The family of a murdered young woman are launching an attempt to overturn her inquest ruling in a fresh bid to end their 40-year wait for justice.
Jessie Earl was 22 when she disappeared in Eastbourne, East Sussex, in May 1980 before her remains were found in scrubland near Beachy Head eight years later.
At an inquest held later that year, a coroner ruled an open verdict.
Her elderly parents Val and John Earl have long maintained Jessie was murdered and have called for a fresh inquest in the hope new forensic evidence could be explored, which could lead to her death recorded as unlawful killing.
The Earls accused Sussex Police of failures in its original investigation, which included an alleged missed opportunity to identify her killer by destroying possible DNA evidence on her bra when it was discarded.
Following criticism of its handling, police reopened the case in January 2000 at the Earls request and formally recorded Jessie's death as murder.
A fresh report was submitted to a coroner but no further inquest was ordered. The couple now want their daughter's body to be exhumed to collect any potential DNA evidence they claim could identify her killer.
In a statement the couple told The Sunday Telegraph: “As a family we have waited nearly 40 years for the chance to get the right verdict for our daughter. The failings of the police to initially treat Jessie's death as murder, certainly had a massive impact on the case and in particular the bra being destroyed.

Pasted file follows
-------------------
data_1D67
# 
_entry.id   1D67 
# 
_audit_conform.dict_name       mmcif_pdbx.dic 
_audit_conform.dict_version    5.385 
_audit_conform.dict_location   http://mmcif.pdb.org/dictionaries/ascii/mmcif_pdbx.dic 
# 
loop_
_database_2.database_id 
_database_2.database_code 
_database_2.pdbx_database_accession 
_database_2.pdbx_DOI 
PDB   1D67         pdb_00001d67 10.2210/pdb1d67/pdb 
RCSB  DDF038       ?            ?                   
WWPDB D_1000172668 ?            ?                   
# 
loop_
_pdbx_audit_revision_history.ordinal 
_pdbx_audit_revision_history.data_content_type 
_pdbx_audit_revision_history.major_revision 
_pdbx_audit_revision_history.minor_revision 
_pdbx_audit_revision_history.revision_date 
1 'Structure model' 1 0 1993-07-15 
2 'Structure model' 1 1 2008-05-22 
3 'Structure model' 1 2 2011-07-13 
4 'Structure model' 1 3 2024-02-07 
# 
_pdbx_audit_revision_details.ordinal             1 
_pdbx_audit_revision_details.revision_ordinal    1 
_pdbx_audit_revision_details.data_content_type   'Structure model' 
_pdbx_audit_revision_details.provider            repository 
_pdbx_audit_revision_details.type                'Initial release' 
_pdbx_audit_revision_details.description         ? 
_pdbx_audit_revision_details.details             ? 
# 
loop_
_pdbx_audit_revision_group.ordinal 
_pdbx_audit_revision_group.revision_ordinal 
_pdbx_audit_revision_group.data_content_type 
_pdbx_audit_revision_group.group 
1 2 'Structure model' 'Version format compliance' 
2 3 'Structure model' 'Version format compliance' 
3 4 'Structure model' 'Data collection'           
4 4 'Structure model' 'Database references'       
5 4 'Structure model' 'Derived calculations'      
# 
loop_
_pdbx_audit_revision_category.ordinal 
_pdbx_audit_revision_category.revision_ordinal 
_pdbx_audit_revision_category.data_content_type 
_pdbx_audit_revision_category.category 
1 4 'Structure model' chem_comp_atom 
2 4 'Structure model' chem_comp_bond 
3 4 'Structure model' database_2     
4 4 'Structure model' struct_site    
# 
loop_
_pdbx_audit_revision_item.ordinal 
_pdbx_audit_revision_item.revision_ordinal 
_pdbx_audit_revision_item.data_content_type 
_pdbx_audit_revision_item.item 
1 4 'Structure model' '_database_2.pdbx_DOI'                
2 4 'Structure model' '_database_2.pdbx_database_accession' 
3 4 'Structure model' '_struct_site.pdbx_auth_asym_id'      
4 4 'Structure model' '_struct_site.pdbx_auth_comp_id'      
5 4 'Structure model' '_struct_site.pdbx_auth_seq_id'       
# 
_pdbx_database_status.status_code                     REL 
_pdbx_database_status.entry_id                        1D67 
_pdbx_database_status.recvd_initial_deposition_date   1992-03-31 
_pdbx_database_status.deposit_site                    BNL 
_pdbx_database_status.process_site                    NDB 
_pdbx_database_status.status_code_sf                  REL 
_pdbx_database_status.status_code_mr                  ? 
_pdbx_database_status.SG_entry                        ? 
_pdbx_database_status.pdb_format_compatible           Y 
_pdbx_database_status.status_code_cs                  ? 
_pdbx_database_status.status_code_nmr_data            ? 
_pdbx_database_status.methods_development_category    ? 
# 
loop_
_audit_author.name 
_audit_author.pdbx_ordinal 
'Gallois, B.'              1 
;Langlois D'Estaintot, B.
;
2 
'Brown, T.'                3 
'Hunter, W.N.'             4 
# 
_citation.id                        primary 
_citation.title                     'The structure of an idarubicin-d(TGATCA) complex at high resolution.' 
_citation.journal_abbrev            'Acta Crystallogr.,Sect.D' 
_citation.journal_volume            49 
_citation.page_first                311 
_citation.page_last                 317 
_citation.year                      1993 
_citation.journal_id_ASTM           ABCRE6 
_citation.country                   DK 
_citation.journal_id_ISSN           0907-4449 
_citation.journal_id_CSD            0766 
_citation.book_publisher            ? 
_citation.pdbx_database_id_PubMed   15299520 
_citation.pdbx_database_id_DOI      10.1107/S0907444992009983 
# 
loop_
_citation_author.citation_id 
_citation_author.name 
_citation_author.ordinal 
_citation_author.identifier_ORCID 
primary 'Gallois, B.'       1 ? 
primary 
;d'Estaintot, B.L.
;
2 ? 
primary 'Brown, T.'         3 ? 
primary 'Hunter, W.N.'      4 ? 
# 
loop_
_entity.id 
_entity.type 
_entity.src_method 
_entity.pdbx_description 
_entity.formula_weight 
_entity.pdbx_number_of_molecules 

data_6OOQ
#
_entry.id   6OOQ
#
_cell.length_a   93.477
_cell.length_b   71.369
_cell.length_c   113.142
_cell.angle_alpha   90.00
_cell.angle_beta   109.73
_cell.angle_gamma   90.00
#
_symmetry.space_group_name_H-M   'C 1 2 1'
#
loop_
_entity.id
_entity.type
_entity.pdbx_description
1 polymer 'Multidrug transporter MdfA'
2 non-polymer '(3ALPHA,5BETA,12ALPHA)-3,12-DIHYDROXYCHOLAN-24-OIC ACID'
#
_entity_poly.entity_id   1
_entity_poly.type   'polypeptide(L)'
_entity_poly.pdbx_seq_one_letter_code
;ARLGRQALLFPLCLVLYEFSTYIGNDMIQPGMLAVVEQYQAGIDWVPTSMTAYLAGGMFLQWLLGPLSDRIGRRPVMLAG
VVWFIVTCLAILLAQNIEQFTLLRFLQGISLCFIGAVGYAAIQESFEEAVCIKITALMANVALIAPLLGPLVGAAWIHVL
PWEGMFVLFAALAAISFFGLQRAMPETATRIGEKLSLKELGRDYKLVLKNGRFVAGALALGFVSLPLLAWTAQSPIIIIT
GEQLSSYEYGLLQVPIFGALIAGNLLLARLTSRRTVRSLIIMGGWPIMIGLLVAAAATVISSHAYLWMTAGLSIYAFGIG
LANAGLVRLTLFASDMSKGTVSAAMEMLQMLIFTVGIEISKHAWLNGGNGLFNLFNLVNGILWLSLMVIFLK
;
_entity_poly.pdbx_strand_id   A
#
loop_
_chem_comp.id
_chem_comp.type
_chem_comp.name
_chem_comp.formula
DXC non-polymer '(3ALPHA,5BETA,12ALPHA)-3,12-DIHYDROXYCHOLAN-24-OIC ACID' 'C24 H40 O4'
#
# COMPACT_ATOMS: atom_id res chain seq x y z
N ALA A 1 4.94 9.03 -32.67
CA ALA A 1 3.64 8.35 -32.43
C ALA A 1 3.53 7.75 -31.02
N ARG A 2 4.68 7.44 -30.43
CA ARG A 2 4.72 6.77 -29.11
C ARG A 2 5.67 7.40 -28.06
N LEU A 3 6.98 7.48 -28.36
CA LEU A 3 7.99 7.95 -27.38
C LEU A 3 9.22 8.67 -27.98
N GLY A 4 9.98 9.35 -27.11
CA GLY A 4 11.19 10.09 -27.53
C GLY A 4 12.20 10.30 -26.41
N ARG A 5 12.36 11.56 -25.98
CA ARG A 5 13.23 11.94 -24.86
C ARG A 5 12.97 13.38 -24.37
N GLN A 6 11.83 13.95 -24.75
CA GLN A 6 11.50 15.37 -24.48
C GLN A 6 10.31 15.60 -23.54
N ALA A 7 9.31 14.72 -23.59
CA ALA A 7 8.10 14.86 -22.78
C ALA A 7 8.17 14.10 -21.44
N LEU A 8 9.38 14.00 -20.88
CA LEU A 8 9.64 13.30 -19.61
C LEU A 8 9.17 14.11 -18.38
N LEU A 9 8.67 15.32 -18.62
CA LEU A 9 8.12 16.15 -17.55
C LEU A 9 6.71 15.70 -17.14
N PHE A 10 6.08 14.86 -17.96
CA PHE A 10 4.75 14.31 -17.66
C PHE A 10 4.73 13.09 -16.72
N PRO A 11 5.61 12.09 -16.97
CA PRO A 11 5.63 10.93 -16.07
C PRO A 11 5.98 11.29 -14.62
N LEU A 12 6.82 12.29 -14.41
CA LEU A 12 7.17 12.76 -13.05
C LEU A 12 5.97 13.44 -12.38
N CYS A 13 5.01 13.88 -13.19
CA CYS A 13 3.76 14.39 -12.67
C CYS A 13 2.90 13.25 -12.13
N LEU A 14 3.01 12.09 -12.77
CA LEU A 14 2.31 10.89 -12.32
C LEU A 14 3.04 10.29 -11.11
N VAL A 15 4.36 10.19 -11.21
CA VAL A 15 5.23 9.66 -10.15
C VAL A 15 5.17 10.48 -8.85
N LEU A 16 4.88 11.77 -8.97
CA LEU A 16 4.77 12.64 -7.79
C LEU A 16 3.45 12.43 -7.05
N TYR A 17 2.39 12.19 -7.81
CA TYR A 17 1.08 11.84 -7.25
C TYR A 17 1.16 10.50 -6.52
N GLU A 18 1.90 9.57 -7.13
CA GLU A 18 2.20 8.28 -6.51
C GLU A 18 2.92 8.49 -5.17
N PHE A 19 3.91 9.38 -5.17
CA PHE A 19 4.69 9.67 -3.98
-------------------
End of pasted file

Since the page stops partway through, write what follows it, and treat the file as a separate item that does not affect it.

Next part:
“It is so wrong to suggest that the cause of death is unknown, leaving open a whole range of possibilities, when the obvious explanation stares you in the face — unlawful killing. It is unjust to Jessie to suggest that there could be any other conclusion.”
Convicted serial killer Peter Tobin, who lived nearby at the time of Jessie's disappearance, has previously been named by the couple as the person thought to be responsible for their daughter's death.
But police stated there was no evidence to implicate that Tobin was involved in Jessie's disappearance.
The police have never directly questioned him about the allegations over her death as there is insufficient evidence to do so.
Mr and Mrs Earl, 91 and 89, last spoke to their daughter, then an art student at Eastbourne College of Art Design, on Wednesday 14 May 1980 in a public phone box on Eastbourne seafront about her recent exam success.
She promised her mother she would be back in their South London home by the weekend, as she was expecting a visit from an Australian penfriend in the days in-between.
On December 23, the Earls will submit an application to the Attorney General for a new inquest to be held into Jessie's death, and a fresh hearing could be determined in the High Court if the request is successful.
Stephen Kamlish QC, Christopher Williams and David Wells , of Wells Burcombe Solicitors LLP, are due to represent the family.
Their quest has been supported by former detective and Investigative Reporter Mark William-Thomas who claims the family's best chance of securing justice is to overturn the original inquest verdict.